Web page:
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Purdue University France A. Cordova Recreational Sports Center

Moody Nolan

Project Name

Purdue University France A. Cordova Recreational Sports Center


355 N. Martin Jischke Drive


Project Status


Year Completed



420,000 sq. feet


Purdue University


  • Structural Engineer: Fink Roberts and Petrie, Inc.
  • Mechanical Engineer: BSA LifeStructures
  • Landscape Architect: MKSK
  • Other: Counsilman-Hunsaker
  • Interior and Lighting Designer: CD+M Lighting Design Group, LLC
  • Other: Ralph Gerdes Consultants, LLC
  • Other: Merck & Hill
  • Construction Manager: Turner Construction Company

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Project Description


At this university, three existing antiquated and windowless boxes housing fitness, gymnasiums and aquatic spaces were turned “inside out.”  In the existing 350,000 GSF existing complex, convoluted circulation corridors between windowless spaces gave no sense of way finding and no hint of activity.  An outdoor track and complex crisscrossing campus utilities hemmed in the site, while opposite side parking and campus entries demanded and deserved equal attention.  The competitive aquatics wing was connected only by hidden back corridors. The main parking area had only a bunker-like external turnstile entry, making the most highly used entrance both uninviting and difficult to control.

The need to maintain the on-going operation of non-relocatable gyms and pools, and to minimize disruption to continuing services, drove the creation of swing space that ultimately added indoor turf spaces to the complex.  A clever infill stacking of spaces within an existing courtyard and selective demolition of a central gym of the multi-building complex allowed remaining components to be reconnected by an open, airy atrium of activity and transparency.

The new design is expressed on the exterior as light-filled volumes of glass and stone, which give the center a new, more inviting face, strongly contrasting and complementing the brick vernacular of the existing facility and campus.  It is through these new elements that the sports center now establishes strong visual connections to the surrounding campus, where previously there were none.  The central concourse/atrium space stitches together the existing disparate spaces, bringing natural light deep into the heart of the facility, even reaching its lowest levels. The concourse also serves as an organizing element, connecting the new east and west entrances; a monumental stair connects all five levels of the facility.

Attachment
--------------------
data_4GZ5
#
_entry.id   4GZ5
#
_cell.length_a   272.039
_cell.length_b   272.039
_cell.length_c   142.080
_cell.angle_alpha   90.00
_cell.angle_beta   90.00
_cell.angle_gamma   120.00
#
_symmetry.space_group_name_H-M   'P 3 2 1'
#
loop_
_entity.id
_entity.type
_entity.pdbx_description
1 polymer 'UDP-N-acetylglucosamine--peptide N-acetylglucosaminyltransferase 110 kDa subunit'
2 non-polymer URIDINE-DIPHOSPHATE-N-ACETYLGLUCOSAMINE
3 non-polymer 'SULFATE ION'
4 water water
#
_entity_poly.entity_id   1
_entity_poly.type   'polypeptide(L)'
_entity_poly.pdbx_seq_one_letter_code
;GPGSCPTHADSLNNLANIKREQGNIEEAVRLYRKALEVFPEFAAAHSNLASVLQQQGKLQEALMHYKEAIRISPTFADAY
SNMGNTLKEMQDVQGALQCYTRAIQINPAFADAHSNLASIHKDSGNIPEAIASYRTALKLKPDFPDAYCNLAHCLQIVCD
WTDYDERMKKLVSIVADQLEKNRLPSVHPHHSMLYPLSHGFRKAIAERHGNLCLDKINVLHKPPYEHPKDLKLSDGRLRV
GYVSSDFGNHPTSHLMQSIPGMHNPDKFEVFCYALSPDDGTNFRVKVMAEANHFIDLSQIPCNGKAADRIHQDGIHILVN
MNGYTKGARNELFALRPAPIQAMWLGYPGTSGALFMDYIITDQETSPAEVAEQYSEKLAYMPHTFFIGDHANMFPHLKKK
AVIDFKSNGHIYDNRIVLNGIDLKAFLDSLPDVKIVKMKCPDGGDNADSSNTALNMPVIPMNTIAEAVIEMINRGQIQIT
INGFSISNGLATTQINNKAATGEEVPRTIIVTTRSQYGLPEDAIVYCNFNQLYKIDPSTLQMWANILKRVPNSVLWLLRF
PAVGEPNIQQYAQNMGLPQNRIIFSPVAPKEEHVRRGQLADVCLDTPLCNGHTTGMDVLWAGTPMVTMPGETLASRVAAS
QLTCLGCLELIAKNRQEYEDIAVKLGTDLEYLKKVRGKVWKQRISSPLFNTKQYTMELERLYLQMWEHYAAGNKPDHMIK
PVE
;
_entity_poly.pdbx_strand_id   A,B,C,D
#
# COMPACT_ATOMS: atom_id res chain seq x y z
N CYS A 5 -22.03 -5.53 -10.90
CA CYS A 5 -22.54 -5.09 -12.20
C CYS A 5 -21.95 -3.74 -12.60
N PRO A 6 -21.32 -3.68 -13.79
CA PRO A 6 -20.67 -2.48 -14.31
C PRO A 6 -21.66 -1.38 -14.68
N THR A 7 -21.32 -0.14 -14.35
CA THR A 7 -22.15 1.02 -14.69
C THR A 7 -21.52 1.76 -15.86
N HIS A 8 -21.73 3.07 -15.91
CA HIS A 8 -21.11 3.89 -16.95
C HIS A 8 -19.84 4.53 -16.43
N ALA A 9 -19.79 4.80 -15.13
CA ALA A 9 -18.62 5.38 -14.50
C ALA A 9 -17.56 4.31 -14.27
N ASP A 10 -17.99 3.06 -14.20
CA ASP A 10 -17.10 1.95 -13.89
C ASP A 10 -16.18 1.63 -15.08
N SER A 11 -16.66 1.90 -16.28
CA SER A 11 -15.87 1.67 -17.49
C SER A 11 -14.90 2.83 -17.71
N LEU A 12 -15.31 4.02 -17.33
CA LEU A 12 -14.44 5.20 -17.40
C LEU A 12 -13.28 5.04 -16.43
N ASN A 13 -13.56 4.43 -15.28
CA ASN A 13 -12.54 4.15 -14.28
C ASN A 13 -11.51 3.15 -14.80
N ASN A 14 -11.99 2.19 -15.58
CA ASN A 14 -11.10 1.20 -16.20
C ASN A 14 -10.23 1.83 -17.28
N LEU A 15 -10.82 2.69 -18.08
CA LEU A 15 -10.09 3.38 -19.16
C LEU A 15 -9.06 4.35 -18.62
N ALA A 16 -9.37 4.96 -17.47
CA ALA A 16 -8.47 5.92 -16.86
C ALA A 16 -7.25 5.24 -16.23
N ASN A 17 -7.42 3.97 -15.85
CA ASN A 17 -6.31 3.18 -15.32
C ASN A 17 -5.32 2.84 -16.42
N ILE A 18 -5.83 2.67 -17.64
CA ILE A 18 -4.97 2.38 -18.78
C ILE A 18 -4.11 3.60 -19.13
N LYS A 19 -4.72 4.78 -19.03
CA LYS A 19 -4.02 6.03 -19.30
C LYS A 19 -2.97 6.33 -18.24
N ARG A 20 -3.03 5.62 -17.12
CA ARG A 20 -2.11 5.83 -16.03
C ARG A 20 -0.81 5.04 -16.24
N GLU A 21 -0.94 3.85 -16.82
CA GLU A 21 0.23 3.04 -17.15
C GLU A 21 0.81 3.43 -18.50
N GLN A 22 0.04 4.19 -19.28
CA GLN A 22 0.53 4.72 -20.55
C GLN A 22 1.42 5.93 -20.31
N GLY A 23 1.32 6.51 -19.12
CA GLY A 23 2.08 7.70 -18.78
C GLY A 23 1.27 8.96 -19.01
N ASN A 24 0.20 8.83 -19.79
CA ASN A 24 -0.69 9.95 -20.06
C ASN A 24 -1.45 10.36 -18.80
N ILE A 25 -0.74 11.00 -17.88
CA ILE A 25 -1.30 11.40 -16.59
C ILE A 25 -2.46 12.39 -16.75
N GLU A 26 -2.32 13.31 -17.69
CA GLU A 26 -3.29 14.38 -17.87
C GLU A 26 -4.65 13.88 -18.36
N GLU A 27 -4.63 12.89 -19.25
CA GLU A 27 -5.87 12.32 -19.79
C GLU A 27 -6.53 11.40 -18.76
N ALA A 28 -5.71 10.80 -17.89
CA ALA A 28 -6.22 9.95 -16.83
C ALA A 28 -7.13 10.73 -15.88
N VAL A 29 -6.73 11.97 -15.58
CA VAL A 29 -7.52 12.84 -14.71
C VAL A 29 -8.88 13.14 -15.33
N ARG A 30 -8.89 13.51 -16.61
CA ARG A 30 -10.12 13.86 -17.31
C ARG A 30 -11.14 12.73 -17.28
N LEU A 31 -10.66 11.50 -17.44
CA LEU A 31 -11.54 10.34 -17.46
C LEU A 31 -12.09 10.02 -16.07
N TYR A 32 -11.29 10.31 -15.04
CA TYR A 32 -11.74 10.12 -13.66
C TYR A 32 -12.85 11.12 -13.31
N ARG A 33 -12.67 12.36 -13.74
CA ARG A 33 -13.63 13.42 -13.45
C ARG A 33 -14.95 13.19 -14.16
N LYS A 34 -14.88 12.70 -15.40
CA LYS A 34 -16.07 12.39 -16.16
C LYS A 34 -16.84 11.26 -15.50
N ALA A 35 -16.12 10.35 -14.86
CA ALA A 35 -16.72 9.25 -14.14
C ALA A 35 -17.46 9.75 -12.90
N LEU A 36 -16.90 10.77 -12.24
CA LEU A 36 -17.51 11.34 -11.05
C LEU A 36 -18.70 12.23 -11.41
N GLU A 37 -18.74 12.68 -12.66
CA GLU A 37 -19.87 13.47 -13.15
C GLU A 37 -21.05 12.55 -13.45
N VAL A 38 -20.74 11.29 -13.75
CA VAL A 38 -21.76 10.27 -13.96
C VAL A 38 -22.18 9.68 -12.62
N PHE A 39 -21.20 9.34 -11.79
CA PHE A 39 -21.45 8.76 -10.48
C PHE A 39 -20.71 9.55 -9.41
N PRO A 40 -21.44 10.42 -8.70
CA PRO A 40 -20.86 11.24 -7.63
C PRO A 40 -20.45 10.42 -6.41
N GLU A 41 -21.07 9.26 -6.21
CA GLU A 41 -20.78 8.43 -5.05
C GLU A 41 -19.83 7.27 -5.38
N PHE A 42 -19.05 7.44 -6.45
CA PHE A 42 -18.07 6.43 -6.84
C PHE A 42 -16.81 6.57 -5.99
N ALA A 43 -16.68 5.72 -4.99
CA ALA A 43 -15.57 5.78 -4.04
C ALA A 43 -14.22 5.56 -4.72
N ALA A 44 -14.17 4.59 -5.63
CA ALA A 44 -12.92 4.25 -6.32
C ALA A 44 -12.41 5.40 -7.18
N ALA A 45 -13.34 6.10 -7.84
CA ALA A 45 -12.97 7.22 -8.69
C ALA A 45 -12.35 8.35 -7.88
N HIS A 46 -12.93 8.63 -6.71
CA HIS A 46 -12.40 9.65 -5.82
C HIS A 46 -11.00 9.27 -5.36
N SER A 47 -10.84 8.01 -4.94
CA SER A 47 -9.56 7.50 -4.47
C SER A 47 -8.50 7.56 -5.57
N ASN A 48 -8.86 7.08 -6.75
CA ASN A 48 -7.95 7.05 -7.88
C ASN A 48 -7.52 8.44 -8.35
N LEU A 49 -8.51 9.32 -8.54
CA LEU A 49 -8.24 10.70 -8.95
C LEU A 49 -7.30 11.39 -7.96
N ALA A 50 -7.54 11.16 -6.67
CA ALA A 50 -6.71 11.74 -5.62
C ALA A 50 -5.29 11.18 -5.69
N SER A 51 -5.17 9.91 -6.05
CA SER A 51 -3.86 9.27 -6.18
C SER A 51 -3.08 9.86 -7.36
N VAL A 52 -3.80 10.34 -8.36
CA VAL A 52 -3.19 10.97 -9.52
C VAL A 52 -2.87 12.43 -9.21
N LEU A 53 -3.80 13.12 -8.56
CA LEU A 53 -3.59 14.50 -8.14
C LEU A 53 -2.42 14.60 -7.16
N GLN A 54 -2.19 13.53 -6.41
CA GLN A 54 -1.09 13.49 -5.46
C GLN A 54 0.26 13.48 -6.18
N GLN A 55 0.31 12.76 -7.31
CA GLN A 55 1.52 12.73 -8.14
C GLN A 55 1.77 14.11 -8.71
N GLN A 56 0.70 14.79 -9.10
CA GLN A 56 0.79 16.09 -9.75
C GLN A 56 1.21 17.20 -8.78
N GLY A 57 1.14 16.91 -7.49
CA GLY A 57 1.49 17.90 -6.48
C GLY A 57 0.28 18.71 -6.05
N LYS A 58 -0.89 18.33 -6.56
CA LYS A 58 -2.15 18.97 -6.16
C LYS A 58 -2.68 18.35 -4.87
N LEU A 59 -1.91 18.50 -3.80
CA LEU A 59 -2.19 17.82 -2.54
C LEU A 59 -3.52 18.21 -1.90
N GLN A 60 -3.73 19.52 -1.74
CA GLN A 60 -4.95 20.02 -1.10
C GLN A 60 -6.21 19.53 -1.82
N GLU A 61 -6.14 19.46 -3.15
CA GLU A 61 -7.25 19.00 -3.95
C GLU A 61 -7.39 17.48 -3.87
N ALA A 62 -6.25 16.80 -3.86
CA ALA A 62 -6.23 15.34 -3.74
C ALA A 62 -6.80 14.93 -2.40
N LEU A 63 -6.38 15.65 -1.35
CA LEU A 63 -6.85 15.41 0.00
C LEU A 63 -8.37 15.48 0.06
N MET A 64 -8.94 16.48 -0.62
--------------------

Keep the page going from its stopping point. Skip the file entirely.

The interior design is conceptualized as “neighborhoods of activity”:  diverse fitness activities and varying degrees of openness and programmatic / physical overlaps.  Major new spaces added to the facility include a feature gym, leisure pool, climbing and bouldering walls, a fitness pavilion on the south end, volleyball courts, a multi-activity court, a wellness suite and a demonstration kitchen.  A stroll through the sports center reveals dense layering of spaces, and a transparency that sometimes appears to extend through the entire building, both horizontally and vertically (in section).  The new facility is fully accessible.

Sustainability was a critical objective, resulting in LEED Gold.  Over 90% of the demolished structure was salvaged and reused. Glass curtainwall on two elevations, combined with a strategically placed clerestory, substantially increased natural daylight. Heat gain is mitigated with fritted, high efficiency glazing and sun shades/shelves.  Additionally, low energy fixtures, automatic lighting control, and daylight harvesting are used throughout.  Numerous HVAC system initiatives were introduced, including variable air volume, heat recovery, low energy chilled beam system, relief air reutilization for locker room makeup air, and a heat reclaim chiller for domestic water preheating. The computer energy performance model suggests that the new facility will exceed the baseline code compliance by 17.5%, using less energy than the smaller, non-air conditioned original facility.  Low-flow, sensor operated plumbing fixtures are incorporated throughout the project for water conservation.  Landscape elements include native vegetation and bio-retention beds in the parking lot/plaza.

In addition to meeting strict recreational needs, the new 420,000 sf facility meets a number of previously unmet campus large format programs, as it is quickly becoming a preferred destination for social functions and gathering
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